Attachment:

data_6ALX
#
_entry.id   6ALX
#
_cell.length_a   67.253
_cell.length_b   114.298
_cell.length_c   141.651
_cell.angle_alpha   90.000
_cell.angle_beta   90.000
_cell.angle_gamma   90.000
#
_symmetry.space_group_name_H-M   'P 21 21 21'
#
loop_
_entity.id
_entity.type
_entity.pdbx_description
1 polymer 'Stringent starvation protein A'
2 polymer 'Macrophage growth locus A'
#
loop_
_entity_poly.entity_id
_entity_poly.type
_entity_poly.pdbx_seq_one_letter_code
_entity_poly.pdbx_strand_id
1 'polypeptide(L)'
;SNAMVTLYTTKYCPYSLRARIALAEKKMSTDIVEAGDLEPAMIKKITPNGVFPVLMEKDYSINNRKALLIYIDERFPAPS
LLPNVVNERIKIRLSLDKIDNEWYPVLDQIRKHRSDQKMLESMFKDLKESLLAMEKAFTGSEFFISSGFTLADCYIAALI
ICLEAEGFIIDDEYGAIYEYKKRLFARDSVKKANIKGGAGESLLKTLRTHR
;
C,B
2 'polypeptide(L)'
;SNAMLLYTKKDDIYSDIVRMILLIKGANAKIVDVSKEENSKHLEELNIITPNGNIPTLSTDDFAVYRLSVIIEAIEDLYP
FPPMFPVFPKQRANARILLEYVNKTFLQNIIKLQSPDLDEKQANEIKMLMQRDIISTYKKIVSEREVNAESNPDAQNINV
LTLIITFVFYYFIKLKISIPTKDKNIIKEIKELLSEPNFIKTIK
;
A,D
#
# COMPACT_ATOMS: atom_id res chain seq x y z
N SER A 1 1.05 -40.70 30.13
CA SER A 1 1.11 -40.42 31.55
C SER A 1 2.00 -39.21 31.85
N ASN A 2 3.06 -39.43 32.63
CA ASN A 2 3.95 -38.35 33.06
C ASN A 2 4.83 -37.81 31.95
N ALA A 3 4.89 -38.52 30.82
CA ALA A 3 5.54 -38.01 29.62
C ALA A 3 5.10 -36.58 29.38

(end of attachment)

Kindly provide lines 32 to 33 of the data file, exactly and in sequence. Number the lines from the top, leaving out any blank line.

2 'polypeptide(L)'
;SNAMLLYTKKDDIYSDIVRMILLIKGANAKIVDVSKEENSKHLEELNIITPNGNIPTLSTDDFAVYRLSVIIEAIEDLYP